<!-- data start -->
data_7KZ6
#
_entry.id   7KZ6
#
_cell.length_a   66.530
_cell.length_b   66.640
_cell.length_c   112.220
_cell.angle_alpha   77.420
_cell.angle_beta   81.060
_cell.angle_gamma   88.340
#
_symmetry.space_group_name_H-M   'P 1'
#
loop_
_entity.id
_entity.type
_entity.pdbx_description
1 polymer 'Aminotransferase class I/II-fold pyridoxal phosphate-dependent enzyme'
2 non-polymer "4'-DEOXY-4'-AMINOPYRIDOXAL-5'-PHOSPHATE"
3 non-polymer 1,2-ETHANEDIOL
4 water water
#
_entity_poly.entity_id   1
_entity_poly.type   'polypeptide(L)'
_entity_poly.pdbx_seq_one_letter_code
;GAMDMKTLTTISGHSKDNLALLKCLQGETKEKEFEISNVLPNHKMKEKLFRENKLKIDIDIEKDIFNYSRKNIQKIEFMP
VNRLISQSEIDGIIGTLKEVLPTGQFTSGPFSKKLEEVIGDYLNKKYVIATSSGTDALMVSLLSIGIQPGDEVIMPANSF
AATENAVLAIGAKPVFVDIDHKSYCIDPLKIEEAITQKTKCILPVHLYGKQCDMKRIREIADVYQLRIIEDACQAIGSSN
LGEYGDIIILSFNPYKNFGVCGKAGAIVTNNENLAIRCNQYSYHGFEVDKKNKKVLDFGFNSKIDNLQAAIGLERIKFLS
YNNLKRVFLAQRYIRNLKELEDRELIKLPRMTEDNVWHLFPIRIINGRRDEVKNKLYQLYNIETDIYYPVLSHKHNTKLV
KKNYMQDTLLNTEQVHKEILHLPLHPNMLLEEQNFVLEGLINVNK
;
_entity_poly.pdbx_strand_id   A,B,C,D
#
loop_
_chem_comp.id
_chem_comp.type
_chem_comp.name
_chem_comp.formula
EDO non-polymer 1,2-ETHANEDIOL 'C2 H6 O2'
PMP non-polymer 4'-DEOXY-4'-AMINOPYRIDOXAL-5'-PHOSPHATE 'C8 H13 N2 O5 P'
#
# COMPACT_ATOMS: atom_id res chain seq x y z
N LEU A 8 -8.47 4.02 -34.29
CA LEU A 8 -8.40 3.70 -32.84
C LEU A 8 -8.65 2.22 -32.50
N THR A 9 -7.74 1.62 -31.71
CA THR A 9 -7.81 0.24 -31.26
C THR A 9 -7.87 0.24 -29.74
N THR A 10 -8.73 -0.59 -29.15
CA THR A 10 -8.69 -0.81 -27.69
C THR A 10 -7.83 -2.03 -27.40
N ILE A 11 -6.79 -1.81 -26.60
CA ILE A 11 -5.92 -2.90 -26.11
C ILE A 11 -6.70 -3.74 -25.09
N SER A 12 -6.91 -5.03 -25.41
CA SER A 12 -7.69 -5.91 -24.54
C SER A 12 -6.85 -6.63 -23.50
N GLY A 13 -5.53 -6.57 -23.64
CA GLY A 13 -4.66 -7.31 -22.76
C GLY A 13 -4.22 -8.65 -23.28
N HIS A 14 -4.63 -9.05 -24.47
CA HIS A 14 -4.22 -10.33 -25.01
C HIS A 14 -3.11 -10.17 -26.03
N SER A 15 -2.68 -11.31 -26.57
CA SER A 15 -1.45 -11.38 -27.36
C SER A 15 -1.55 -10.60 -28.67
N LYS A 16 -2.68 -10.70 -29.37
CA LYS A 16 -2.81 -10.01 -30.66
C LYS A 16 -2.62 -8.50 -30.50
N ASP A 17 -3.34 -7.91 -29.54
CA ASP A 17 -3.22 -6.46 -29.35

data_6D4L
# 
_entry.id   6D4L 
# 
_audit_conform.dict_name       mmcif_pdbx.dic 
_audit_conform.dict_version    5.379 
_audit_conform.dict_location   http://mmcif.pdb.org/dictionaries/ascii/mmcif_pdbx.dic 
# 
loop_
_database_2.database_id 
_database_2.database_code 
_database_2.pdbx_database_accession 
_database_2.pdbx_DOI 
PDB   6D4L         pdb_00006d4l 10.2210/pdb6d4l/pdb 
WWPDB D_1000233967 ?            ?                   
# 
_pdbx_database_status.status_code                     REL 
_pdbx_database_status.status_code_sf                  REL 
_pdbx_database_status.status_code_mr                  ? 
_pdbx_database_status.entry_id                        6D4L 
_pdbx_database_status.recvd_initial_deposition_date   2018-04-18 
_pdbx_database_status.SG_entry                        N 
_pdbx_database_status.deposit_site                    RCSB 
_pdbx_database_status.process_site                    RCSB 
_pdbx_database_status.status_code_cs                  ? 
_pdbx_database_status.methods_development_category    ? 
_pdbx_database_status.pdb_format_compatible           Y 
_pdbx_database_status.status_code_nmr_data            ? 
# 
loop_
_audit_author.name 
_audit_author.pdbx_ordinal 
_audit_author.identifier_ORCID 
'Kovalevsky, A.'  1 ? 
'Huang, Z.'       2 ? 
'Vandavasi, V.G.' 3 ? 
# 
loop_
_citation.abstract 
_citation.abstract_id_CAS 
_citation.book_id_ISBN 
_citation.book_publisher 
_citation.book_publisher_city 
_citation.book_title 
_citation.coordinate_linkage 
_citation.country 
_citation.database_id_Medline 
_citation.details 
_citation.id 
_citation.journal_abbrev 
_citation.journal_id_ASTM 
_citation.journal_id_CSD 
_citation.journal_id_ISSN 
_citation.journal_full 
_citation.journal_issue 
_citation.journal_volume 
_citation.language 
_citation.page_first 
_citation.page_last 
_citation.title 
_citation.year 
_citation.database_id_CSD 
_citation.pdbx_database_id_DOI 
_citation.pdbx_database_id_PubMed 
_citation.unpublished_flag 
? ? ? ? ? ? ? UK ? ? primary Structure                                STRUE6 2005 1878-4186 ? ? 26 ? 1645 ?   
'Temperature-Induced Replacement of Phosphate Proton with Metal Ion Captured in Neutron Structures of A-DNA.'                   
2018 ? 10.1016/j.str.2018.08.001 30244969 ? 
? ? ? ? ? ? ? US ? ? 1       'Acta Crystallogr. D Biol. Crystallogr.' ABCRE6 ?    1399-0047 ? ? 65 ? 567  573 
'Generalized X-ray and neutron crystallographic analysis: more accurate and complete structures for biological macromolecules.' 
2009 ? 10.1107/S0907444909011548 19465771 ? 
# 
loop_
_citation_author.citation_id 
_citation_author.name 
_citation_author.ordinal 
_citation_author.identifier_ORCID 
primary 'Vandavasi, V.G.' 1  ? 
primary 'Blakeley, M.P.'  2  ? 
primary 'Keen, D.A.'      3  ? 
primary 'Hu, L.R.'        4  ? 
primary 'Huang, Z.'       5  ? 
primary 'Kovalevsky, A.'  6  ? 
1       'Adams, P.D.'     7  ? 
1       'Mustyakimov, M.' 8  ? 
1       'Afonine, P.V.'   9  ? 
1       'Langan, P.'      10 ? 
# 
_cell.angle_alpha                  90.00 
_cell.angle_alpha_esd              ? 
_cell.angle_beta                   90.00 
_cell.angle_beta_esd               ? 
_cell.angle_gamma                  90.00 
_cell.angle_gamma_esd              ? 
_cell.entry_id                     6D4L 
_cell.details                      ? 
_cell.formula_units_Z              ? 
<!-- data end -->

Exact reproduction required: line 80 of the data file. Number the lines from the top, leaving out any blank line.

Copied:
# 